A woman hiding the overwhelming urge to be a mother. Another has anxiety, but anxiety does not have her. Another’s world is about to be turned upside down. They are engulfed by plastic and given voices from the societal and environmental pressures placed upon them.
Oil Babies answers the question of what it’s like to be a woman in today’s world. We live in a world of pressure and catastrophe, of life and death, of love and fear. Oil Babies is the story of trying to do our best, despite circumstance. Of being brave enough to love but living in fear of the inevitable. Of acknowledging that one day, all that we are will be a line of sediment, and above it, nothing.
Petra Kalive perfectly encapsulates the anxiety of being a woman. Do we dare to have a child? Is it selfish? Can my body even do that? What do I need to be aware of? What world will that child live in? Am I just ruining the world with my own selfishness by creating another consumer, another person creating more waste? Is it even possible for that child to live a healthy life? What about the plastic? Oh, the plastic.
Oil Babies features three women – X (Jodie Le Vesconte), P (Kali Hulme) and C (Fiona Macleod). X and C are in a long-term relationship. C’s mind has been saturated with the idea that she wants to be a mother, and she finally lets that slip to X, a woman who never thought she’d be a parent. They go through the turmoil of deciding whether to have a child, how to have a child, and all the pressure, expectation and conflict that comes with it.
This relationship is contrasted with the three women exploring the perils of the earth’s history and its seemingly certain doom. They talk about the things to consider which might impact a woman’s body and her ability to reproduce. About the way things actually happened, rather than the version we’re taught. The pressures and anxieties of being a woman. The way the world demands and demands and demands, and sometimes irreparable damage is caused.
For too long, humans have disrespected Mother Earth. We’ve disrespected mothers and women before they even got that chance, if they even wanted that chance. The unrealistic expectations placed on woman-kind to be a certain way, eat away at the very essence of who they are as humans.
Contemplating the hopelessness of our existence is exhausting. Kalive’s fast-paced, snappy writing seems to provide as many answers as it does questions. Oil Babies creates question after question in your mind. How do you even begin to care or make any change to such a huge thing like the climate? Do you recycle? Stop eating so much meat? When does it consume your entire life and stop you from living at all? Is our certain downfall and ruining of our planet too big a problem to solve?
Is love too big a problem to solve? Do we just keep chipping away at the problem until we are content and comfortable? Do we forgive and forget or let destruction take over? Maybe a baby will fix things. Maybe it will destroy even more. There’s no way to know for sure. Leaps of faith, again and again. Humans are creators and most of what we create will become destructive in some way.
Oil Babies is fast-paced and shines a harsh light on the realities of being a woman today. Vesconte, Hulme and Macleod are incredibly powerful performers. Somehow, amongst all the doom and gloom they speak, they still ensure moments of levity can make you laugh and feel hopeful. You feel their humour, love and optimistic moments warmly.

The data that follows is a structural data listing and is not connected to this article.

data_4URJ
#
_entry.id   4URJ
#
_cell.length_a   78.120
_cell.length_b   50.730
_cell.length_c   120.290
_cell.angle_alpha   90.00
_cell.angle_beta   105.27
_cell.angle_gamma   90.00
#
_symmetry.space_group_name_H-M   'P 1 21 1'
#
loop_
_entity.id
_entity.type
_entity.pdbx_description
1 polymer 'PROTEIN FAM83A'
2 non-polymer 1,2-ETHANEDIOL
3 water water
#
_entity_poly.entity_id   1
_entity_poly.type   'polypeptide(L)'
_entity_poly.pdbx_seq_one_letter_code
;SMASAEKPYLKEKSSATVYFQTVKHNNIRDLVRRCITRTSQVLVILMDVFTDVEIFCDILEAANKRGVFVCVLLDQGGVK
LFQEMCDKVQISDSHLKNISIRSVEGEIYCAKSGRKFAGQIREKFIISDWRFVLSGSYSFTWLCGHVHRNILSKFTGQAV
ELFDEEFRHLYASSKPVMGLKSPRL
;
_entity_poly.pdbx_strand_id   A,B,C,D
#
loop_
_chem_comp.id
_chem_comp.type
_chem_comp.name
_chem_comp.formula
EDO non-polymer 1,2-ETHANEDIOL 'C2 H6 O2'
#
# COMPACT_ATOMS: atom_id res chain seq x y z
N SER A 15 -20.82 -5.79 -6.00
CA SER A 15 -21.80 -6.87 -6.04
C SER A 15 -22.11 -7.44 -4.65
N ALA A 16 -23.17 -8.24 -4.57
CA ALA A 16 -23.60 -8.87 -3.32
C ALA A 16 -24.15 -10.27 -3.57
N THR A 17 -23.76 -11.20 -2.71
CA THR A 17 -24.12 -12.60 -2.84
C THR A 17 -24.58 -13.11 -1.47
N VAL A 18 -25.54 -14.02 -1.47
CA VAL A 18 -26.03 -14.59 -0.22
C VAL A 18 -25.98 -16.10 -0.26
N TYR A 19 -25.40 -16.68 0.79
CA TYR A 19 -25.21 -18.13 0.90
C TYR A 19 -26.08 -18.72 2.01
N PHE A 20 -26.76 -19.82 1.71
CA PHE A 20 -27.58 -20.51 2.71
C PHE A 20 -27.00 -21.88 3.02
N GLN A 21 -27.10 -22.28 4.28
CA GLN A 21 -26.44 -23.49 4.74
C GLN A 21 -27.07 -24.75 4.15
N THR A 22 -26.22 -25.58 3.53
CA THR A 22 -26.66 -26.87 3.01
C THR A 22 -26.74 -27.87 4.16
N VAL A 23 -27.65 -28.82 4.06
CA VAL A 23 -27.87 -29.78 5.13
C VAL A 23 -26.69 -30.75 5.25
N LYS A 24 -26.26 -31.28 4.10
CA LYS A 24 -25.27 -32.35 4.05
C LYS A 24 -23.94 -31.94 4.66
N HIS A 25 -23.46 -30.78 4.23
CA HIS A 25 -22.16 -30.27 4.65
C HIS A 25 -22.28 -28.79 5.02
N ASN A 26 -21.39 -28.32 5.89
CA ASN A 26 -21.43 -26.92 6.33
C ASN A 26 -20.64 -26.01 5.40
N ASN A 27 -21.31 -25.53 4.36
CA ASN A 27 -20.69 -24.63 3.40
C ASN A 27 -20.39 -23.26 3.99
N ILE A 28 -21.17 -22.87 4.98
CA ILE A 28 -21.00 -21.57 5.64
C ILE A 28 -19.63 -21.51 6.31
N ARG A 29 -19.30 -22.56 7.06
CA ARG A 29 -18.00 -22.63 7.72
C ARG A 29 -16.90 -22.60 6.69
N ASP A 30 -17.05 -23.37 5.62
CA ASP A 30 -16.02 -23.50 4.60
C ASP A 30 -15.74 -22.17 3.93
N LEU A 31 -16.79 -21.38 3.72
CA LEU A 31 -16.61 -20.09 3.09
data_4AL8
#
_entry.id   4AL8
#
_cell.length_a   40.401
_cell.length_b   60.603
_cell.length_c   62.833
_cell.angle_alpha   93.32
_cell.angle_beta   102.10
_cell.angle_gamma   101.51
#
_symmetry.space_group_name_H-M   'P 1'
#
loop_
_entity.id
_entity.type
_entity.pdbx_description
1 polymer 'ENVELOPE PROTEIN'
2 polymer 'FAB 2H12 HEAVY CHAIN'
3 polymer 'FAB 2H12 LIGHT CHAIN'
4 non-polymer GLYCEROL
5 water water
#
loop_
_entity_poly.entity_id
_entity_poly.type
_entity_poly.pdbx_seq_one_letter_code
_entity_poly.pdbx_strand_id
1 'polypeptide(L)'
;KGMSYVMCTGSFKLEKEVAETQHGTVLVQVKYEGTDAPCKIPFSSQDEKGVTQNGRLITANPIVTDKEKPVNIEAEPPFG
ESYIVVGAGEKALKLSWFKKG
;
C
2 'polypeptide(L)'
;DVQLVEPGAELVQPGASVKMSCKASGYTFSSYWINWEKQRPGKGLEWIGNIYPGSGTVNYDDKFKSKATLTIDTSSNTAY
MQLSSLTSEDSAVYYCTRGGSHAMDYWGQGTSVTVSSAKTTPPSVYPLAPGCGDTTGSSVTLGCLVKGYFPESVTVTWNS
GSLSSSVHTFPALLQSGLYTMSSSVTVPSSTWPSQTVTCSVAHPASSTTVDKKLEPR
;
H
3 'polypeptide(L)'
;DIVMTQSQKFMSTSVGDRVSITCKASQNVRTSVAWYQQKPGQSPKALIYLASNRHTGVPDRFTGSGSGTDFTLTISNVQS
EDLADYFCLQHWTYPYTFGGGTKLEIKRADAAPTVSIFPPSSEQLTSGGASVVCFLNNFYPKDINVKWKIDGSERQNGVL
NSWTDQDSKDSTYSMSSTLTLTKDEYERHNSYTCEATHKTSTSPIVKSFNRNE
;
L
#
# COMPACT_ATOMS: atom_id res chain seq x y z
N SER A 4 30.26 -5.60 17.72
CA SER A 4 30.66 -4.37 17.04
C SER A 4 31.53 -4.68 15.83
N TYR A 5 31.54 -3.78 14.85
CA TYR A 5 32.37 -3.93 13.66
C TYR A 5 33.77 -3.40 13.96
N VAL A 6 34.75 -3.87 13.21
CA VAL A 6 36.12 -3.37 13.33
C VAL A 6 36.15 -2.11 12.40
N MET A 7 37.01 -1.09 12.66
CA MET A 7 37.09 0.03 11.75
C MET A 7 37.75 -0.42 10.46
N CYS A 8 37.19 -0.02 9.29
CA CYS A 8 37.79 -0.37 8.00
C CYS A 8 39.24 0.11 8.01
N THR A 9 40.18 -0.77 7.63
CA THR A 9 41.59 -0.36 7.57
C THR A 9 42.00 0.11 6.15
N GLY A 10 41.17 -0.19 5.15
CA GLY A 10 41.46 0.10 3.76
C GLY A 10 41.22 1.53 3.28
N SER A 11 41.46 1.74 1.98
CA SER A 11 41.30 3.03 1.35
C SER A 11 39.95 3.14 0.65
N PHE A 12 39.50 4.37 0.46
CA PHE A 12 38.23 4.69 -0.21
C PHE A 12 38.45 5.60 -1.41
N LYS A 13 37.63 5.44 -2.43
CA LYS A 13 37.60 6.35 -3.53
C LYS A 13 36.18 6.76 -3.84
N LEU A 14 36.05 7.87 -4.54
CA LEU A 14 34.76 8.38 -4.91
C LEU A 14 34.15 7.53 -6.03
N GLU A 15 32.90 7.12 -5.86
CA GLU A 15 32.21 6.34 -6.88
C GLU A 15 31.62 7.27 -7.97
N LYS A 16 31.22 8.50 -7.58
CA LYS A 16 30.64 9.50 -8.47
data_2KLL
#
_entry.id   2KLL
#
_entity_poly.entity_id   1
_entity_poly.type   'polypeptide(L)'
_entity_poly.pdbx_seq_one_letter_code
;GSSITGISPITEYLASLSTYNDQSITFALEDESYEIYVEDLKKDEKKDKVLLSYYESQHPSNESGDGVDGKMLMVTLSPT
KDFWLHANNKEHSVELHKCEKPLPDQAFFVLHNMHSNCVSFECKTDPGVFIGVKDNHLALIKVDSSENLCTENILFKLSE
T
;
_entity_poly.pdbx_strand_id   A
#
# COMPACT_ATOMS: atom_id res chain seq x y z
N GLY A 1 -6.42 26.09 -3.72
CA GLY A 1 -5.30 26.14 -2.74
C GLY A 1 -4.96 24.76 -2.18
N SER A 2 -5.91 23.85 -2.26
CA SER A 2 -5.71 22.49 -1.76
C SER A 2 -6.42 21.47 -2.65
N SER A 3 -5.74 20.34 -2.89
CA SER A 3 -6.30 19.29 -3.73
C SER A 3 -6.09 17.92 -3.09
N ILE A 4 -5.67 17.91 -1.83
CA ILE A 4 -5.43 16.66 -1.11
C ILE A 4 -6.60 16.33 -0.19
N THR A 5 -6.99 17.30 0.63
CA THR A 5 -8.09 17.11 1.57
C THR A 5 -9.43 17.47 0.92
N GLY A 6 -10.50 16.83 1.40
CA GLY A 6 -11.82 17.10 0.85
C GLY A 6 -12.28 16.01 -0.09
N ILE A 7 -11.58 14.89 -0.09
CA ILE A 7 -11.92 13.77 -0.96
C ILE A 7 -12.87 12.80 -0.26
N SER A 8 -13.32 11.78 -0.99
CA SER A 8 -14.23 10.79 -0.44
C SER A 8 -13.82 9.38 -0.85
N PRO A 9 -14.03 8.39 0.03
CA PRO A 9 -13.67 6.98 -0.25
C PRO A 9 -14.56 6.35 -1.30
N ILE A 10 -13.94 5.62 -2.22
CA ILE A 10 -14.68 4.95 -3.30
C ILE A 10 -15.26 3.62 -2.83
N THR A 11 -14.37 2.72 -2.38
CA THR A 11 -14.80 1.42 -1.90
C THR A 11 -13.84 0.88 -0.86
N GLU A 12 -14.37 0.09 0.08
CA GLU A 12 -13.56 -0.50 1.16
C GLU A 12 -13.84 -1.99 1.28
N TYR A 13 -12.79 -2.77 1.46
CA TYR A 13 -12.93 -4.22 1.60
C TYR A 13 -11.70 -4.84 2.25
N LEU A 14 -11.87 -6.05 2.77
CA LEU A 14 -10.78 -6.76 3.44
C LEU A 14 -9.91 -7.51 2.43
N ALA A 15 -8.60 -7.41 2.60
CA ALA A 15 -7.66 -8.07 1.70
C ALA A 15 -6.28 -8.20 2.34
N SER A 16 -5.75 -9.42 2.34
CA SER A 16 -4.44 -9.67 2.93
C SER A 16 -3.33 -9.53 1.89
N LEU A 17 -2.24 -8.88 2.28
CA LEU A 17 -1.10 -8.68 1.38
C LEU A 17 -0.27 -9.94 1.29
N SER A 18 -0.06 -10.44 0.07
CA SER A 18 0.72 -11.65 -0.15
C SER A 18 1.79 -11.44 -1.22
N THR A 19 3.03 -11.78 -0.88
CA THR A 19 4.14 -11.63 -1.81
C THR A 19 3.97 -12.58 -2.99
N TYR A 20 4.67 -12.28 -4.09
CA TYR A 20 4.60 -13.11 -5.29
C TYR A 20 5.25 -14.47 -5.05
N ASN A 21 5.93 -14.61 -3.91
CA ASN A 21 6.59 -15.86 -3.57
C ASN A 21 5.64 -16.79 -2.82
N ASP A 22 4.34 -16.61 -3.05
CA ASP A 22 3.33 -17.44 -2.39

Oil Babies will shake you – quite literally. Darius Kedros’ sound design is awe-inspiring. With sub-woofers under the seats, the deep rumbles build further than you think this venue can take, but the impact is splendid. It lets this show physically involve you, and remind you of how small we really are.
Andrew Bailey’s minimalist yet striking, plastic-filled set allows for Kalive’s writing to be your focus, transporting you into her bubble full of urgency and conflict. Lisa Mibus’ striking lighting combines to create varied atmospheres and allows the actors’ movement to reach a new intensity. Xanthe Beesley’s work as Movement Director brings a high-octane energy and dynamic piece to the stage, as Harriet Oxley’s costuming allows for the actors’ performances to be unrestricted while contributing to their characterisations.
Quite frankly, it’s a hard task to review Oil Babies. I imagine it impacts everyone differently. As a young twenty-something in a heterosexual relationship, who is also heart-wrenchingly aware of the impacts humans are having on the world, it’s terrifying. And yet, it felt oddly peaceful as it expressed all my anxieties as a young woman in today’s world. Pregnancy currently feels like a selfish, parasitic force but something that, in the coming years, I’ll feel certain pressures to conform to it.
Lab Kelpie continues to bring the very best new Australian writing to the stage. They prove why independent production companies are important in being able to tell our stories in the best way possible. Lab Kelpie is going from strength to strength, producing shows that stay in our hearts and minds. The establishment of Lab Kelpie Press is particularly exciting, as they begin to publish the scripts of the works they have produced.
Oil Babies is intimately confronting and leaves you feeling devastatingly exposed.
It exposes the hardest questions about the world we’ve created, and isn’t afraid to acknowledge that they don’t all have answers. This exhilarating production and its messages will be swirling around my mind for months to come.
Oil Babies is presented by Lab Kelpie and Darebin Arts Speakeasy and is on at Northcote Town Hall until 18 August 2018.
Photography by Lachlan Woods